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The Burning Shore: How Hitler's U-Boats Brought World War II to America
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The Burning Shore: How Hitler's U-Boats Brought World War II to America

3.52 of 5 stars 3.52  ·  rating details  ·  40 ratings  ·  8 reviews
On June 15, 1942, as thousands of vacationers lounged in the sun at Virginia Beach, two massive fireballs erupted just offshore from a convoy of oil tankers steaming into Chesapeake Bay. While men, women, and children gaped from the shore, two damaged oil tankers fell out of line and began to sink. Then a small escort warship blew apart in a violent explosion. Navy warship ...more
Hardcover, 320 pages
Published March 25th 2014 by Basic Books
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In the six months following Pearl Harbor, the United States was unable to muster an effective submarine defense along the East Coast. Uboats devastated Allied shipping in the narrow lane between the Gulf Stream and the North Carolina coast. However, by the end of July, 1942, the American defenses were so effective that the Germans gave up trying to attack coastwise traffic and the Uboats returned to hunting the Atlantic. Offley deftly contextualizes this battle in the larger story of World War I ...more
This was an easy read about an important subject. Little did I realize how close the "Battle of the Atlantic" came to the U.S. coast during WWII. It was absolutely fascinating (and unsettling) to learn that German U-boats had laid mines in U.S. harbors and landed saboteurs on the shore during the war.

Offley nicely balances his focus on one particular U-boat captain and one particular anti-submarine warfare pilot with a discussion of the overall happenings of this stage of the Battle of the Atlan
Barry Martin Vass
This is a very detailed description of the war in the Atlantic for the six months after Japan attacked Pearl Harbor. Nazi Germany sent dozens of U-boats to sink and disrupt shipping along the East Coast, as well as mine harbors in New York, Virginia and North Carolina, from December 7th, 1941 to June, 1942, and during this period the US Armed Forces were woefully unorganized and undermanned. Gradually, and sometimes by sheer force of will, America stopped the carnage and built itself into a figh ...more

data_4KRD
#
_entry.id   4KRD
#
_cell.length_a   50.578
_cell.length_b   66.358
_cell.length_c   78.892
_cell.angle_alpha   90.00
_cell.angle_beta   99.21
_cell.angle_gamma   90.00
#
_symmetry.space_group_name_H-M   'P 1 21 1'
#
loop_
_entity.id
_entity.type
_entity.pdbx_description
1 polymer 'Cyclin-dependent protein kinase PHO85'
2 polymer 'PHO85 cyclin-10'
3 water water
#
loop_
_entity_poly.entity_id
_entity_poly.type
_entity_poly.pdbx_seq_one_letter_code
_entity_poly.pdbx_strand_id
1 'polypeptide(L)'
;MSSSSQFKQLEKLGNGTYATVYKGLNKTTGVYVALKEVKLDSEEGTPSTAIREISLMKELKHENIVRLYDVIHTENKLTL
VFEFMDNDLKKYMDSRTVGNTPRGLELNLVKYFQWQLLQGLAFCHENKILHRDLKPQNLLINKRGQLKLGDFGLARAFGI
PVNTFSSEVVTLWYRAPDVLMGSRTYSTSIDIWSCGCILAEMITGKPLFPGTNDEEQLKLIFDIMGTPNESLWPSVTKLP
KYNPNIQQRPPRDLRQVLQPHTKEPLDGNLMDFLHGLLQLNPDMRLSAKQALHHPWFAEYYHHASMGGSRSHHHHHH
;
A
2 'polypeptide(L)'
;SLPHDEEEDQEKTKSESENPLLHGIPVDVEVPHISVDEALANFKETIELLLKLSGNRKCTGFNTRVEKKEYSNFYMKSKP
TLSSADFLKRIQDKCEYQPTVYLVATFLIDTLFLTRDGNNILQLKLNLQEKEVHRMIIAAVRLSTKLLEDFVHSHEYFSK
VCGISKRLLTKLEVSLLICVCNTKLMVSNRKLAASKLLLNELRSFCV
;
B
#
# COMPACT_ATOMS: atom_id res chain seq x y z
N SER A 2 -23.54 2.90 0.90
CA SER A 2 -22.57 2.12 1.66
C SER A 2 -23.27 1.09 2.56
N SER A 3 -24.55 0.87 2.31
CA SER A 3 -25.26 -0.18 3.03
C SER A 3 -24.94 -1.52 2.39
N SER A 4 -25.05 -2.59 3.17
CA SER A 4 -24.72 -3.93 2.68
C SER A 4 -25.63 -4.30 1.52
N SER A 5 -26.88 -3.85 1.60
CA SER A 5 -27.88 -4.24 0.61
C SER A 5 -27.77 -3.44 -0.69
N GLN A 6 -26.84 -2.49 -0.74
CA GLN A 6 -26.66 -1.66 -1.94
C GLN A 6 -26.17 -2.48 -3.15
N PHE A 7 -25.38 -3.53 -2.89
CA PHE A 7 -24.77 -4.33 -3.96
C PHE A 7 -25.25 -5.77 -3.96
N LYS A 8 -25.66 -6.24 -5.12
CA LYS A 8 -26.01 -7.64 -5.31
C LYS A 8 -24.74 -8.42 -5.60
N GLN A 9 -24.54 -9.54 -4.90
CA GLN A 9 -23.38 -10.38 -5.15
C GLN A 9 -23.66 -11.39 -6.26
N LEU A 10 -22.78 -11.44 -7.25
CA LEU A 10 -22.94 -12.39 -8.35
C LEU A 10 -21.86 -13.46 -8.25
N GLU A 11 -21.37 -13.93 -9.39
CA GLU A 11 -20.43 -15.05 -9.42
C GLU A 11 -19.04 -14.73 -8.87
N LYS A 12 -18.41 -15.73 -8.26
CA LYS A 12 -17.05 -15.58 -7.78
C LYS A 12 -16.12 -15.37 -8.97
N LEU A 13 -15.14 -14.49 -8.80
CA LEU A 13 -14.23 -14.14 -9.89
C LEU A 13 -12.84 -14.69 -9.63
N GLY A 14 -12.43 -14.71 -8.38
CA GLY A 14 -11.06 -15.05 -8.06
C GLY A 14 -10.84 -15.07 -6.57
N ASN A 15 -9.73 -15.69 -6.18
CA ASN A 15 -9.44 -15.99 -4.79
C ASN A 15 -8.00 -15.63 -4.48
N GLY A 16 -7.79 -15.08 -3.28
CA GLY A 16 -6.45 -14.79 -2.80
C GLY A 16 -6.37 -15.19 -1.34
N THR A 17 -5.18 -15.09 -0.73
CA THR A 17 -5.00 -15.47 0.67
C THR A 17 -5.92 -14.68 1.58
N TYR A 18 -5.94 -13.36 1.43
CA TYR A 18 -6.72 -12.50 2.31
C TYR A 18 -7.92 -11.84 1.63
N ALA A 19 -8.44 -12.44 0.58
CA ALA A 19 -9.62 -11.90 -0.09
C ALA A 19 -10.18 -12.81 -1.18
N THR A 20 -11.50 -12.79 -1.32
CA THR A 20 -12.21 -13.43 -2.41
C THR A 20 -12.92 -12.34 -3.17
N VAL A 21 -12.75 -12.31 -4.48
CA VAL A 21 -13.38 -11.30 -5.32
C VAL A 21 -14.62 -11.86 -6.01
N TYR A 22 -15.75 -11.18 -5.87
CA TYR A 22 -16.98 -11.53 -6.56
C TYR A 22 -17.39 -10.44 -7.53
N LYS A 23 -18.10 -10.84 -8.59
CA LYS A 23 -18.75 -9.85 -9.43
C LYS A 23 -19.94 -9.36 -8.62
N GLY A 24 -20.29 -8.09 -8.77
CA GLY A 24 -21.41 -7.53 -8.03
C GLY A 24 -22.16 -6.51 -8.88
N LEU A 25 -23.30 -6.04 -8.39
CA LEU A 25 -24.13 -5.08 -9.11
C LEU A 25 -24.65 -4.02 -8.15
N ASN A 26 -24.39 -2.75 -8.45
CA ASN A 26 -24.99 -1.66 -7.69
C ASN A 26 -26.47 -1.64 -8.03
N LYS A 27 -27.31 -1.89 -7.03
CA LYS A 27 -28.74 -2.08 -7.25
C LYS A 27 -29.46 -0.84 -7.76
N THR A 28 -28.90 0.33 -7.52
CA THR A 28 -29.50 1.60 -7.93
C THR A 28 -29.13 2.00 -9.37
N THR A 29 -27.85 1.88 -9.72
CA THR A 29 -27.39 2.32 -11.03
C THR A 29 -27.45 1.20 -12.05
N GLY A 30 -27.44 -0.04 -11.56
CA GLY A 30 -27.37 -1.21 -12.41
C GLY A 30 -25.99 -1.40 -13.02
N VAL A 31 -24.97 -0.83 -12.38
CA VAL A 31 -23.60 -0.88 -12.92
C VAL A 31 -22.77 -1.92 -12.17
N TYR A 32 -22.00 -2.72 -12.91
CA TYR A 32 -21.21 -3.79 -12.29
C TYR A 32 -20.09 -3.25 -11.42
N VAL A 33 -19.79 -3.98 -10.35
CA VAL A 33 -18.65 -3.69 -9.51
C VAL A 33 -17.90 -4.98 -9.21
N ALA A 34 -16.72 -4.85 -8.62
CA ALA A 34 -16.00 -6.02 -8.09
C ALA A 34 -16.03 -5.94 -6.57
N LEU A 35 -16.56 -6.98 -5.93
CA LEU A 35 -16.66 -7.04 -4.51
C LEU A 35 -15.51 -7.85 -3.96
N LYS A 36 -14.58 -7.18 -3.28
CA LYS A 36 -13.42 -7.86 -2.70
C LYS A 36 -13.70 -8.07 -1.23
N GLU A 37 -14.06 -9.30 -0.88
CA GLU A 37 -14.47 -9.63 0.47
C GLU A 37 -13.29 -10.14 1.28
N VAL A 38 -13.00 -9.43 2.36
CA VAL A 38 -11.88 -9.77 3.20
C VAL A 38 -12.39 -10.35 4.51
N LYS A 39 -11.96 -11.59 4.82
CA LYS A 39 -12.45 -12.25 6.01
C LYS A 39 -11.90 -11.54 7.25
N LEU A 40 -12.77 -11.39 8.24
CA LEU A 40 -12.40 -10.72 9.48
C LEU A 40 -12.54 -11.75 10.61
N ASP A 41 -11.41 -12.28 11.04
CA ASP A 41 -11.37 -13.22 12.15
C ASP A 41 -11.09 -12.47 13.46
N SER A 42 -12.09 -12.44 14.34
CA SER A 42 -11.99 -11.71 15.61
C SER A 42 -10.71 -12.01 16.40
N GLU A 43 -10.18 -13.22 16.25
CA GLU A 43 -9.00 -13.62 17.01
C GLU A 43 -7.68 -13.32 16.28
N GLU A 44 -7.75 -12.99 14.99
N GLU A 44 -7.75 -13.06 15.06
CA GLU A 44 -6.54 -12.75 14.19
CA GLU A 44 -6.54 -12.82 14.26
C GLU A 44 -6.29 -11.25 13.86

Marathon County Public Library MCPL
In the first half of 1942, Nazi Germany sent U-boats to the shores of America to savage the merchantmen and tankers plying the coastal waterways. At this stage of war, America was ill-prepared to deal with such an incursion, having too few ships, two few airplanes and ineffective naval leadership. For many months, Germany's 'grey wolves' sank ship after ship as America tried to build an effective counter force. Author Edward Offley chronicles those long, brutal months and America's eventual triu ...more
Kieran Healy
A fascinating topic, but a rather dull explanation of it. Well researched, but I finished the book not feeling that I got an entire story. Ships were exploding within sight of shore in America, but that portion of the story seems almost a fraction of the focus. How was the civilian response? What was the press response, or how was press response curtailed by the government? Offley seemed to want to tell the story of one German submarine commander and his American pilot counterpart, but it's just ...more
Before reading this book I hadn't known that swarms of German U-boats were sinking scores of merchant ships and Allied warships within sight of the US east coast during the first 8-9 months of the US entry into WWII. "The Burning Shore" along with Ian Toll's book about the first 6 months of the Pacific arena, "Pacific Crucible", informs me of what must have been a fearful mindset behind blustery speech by leaders in the early days of the war.
Matt Sparling
An OK read with lots of facts and details. It reads more like a text book or ships log than anything else. While some of the details are interesting I found the overall telling of the times/battles/people to dull and devoid of anything interesting. It was dry even for a non-fiction book.
Kevin Spaeth
really a 4.5 star rating
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Ed Offley has been a military reporter for over 30 years in a wide variety of journalism assignments throughout the United States, including newspaper reporting and editorial writing, and online editing and commentary. Since 2006, he has worked full-time as an author focusing on military history topics.

His military reporting career spanned the final decade of the Cold War, including the Reagan adm
More about Ed Offley...
Scorpion Down: Sunk by the Soviets, Buried by the Pentagon: The Untold Story of the USS Scorpion Turning the Tide: How a Small Band of Allied Sailors Defeated the U-boats and Won the Battle of the Atlantic Pen & Sword: A Journalist's Guide to Covering the Military Operation Ivy Bells: A novel of the Cold War Lifting the Fog of War

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